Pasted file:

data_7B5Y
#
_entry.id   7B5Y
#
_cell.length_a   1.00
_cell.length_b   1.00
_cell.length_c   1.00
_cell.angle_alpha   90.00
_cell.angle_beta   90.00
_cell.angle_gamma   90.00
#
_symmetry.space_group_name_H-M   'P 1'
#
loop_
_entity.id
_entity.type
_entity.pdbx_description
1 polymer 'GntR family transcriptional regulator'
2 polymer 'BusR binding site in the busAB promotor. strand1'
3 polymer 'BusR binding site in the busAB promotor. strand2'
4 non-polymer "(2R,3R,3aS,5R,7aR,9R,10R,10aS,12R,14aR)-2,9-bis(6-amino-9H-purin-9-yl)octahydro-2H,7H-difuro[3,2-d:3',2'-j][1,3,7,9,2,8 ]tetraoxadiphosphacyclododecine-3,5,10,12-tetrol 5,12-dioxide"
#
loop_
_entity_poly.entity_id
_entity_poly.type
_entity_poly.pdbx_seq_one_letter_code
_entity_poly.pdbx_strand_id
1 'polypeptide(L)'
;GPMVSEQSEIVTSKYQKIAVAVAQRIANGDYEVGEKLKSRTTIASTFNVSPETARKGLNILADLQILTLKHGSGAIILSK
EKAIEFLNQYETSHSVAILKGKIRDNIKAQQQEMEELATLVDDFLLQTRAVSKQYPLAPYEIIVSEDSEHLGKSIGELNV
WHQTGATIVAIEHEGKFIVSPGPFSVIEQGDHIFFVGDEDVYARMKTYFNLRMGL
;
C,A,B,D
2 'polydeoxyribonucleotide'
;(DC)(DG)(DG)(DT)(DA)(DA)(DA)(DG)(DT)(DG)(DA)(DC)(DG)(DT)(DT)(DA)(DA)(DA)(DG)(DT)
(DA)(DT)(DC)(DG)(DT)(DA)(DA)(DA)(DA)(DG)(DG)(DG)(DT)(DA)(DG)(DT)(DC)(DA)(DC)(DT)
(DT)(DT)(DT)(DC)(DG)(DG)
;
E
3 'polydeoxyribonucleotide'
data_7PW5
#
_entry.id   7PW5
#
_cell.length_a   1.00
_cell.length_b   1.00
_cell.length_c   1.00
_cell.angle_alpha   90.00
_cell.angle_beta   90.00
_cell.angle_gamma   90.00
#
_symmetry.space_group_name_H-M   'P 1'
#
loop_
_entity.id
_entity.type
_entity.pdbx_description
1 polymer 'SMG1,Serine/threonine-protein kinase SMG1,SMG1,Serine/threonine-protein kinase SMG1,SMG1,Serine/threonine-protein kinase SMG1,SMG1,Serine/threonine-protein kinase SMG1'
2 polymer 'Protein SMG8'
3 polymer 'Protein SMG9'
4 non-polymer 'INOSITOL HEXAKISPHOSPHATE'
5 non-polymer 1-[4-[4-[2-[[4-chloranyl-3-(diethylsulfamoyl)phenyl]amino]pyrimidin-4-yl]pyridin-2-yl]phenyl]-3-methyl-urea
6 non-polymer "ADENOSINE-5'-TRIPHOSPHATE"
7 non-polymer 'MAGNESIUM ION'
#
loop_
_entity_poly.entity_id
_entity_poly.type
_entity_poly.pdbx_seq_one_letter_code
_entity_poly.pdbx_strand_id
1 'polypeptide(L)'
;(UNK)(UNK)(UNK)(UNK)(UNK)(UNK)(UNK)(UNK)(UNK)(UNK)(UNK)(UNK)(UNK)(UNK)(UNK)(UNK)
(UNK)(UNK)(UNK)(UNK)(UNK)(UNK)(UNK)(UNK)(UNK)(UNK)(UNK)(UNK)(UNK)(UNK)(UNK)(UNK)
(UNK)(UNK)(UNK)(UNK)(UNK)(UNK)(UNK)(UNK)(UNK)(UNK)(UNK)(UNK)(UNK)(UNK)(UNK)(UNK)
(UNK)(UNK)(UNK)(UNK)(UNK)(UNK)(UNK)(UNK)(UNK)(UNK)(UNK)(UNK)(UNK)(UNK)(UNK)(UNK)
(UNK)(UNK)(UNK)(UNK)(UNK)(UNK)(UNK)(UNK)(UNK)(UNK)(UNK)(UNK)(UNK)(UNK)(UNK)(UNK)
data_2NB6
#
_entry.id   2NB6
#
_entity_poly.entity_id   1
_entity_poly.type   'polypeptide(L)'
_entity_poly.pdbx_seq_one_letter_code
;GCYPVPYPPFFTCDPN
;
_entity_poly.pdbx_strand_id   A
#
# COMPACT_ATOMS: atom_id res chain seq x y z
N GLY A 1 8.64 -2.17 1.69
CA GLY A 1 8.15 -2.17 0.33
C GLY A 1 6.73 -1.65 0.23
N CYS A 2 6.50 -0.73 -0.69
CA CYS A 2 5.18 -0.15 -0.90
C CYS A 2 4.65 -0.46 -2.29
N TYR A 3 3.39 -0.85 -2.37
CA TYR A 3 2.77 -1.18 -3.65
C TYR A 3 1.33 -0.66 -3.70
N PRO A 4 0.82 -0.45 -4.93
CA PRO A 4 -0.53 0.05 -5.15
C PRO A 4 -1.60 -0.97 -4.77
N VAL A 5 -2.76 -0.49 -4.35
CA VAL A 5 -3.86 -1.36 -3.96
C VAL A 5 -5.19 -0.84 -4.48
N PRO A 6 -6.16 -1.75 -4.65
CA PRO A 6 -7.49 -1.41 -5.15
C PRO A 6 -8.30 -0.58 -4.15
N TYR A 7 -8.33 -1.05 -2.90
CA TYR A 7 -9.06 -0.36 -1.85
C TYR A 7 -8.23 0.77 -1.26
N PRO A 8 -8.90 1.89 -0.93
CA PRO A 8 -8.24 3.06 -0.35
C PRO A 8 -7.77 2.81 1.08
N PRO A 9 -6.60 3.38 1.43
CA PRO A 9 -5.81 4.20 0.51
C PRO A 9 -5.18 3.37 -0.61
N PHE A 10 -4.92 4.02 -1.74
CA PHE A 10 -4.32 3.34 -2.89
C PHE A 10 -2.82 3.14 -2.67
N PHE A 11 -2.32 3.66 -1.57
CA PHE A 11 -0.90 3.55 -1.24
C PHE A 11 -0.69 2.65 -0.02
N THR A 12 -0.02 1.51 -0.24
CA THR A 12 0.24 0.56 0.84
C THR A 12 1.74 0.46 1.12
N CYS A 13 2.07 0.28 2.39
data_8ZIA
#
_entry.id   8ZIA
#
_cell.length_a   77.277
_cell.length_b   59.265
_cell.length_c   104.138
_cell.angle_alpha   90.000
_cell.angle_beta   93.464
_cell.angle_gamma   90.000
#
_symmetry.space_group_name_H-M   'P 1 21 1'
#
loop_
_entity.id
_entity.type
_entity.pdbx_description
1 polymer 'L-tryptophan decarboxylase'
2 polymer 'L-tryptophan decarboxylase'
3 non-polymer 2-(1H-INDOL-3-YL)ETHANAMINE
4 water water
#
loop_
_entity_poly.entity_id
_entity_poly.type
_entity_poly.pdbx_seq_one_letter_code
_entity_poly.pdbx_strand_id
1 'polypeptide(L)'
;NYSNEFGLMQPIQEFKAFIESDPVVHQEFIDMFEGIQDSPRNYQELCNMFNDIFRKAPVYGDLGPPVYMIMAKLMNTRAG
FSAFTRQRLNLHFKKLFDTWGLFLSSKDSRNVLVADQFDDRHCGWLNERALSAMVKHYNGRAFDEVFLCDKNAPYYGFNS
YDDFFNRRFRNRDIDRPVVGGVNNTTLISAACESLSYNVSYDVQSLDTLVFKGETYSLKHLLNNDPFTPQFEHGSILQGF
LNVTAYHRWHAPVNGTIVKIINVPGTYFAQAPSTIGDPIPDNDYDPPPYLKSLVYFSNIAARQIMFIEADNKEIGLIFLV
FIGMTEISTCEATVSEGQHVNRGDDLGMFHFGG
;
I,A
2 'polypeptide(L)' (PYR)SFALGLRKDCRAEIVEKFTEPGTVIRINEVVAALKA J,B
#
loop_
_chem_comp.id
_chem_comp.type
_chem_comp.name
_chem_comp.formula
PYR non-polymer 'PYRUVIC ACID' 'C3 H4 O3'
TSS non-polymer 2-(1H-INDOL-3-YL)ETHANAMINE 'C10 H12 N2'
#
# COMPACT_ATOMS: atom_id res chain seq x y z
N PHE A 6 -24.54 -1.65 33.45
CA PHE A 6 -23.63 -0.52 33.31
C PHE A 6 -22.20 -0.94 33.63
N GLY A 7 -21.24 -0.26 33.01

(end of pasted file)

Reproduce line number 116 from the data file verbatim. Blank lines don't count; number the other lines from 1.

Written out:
N PHE A 10 -4.92 4.02 -1.74